A parasol is a tool that protects the user from sunlight. This device has a long history, having been used thousands of years ago in countries that are extremely hot. Technically, a parasol can be referred to as an “umbrella”, but the connotation is that it offers protection from sunlight, whereas an umbrella can shield someone from rain. Both of these tools are designed following similar principles – there is a long shaft in the center that connects to supporting spokes, which are attached to a series of materials that can fold up for easy portability.
Use in History
The word parasol is derived from Latin, with para meaning shield or shelter, and sol meaning the sun. Based on archaeological evidence, it is believed that parasols have been in use for thousands of years in areas ranging from China to Ancient Egypt, and that the rudimentary form of a parasol may have been created simultaneously in many areas. Parasols appear in writings and paintings in locations like Rome, Ancient Greece, China, the Middle East, North Africa, and Mesoamerica. In more than one culture, the parasol was viewed as a status symbol, and a servant had to carry it for a high ranking member of society.
Cultures differ on this, but parasols tended to be used by women; men who used parasols were thought to be strange, effeminate, and suspect. In Rome and Ancient Greece, women were the only people who used parasols, and this tradition was passed on to various European cultures like Victorian England, where upper class women shielded themselves from the sun to keep their skin light and fair so as not to resemble the field laborers, who were tanned from constant exposure to the sun.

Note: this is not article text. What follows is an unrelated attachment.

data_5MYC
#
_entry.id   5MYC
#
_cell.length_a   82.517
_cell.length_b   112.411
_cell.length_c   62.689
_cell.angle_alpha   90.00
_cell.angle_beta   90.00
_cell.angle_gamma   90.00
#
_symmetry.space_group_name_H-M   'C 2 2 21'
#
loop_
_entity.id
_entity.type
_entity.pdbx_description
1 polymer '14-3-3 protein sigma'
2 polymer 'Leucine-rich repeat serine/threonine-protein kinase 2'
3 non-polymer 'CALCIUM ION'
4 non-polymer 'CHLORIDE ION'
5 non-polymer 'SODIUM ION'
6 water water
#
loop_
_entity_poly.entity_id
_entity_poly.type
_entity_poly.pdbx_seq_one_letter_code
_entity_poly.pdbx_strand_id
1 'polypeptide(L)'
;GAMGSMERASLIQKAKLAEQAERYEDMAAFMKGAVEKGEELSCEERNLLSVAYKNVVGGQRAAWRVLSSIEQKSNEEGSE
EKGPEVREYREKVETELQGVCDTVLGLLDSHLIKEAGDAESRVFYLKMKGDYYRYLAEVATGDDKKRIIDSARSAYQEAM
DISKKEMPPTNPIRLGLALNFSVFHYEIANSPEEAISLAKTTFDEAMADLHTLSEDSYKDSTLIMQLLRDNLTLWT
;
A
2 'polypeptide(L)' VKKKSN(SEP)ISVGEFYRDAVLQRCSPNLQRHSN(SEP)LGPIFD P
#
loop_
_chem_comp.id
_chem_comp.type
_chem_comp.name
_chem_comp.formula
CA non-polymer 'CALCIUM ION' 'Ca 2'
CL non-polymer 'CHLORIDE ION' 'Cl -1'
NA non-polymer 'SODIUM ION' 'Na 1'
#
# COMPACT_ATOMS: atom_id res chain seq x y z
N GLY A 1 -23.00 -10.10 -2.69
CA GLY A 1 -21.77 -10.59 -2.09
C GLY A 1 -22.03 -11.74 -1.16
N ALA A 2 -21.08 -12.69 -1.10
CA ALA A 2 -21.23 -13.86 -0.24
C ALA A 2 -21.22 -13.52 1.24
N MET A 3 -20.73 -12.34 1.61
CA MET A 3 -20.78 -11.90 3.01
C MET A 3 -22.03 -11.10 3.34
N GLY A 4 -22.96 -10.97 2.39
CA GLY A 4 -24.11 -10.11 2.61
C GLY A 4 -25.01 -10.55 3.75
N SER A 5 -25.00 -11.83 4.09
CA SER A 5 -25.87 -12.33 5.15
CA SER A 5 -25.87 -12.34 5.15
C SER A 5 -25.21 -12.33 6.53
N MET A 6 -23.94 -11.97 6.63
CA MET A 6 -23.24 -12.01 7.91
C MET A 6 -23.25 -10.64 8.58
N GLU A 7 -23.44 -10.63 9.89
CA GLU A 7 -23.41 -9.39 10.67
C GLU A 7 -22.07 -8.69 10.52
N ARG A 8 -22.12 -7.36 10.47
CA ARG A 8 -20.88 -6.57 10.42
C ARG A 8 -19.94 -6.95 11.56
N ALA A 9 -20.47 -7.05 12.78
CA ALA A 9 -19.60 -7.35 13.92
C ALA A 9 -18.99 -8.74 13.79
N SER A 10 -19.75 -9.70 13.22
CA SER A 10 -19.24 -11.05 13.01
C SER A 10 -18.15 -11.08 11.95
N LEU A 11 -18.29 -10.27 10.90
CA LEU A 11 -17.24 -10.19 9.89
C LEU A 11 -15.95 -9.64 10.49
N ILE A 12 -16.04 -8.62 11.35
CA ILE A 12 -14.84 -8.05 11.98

Construction of a Parasol
A parasol can be constructed from various materials, including silk, paper, linen, cotton, plastic, and canvas. The materials used in the construction is dictated by culture, function, and the intended appearance. For instance, hand painted paper and silk are generally associated with Asian parasols, which are fragile and will surely be damaged by heavy wind or damp conditions. Sturdier parasols tend to include canvas and plastic, and can resist moisture better.
Survived to this day in a number of modern incarnations, the parasol was traditionally hand held. However, now many parasols are designed to be placed on tables or planted firmly in the sand, which can offer hands free shade to many people so that they can enjoy drink and food. A more complex parasol might be better classified as a shade structure or awning, especially as its appearance resembles more like a tent. However, as long as it still features a collapsible design, it is still technically correct to refer to the structure as a parasol. The availability of various sizes, materials, and designs means that parasols can be purchased seasonally at differing costs.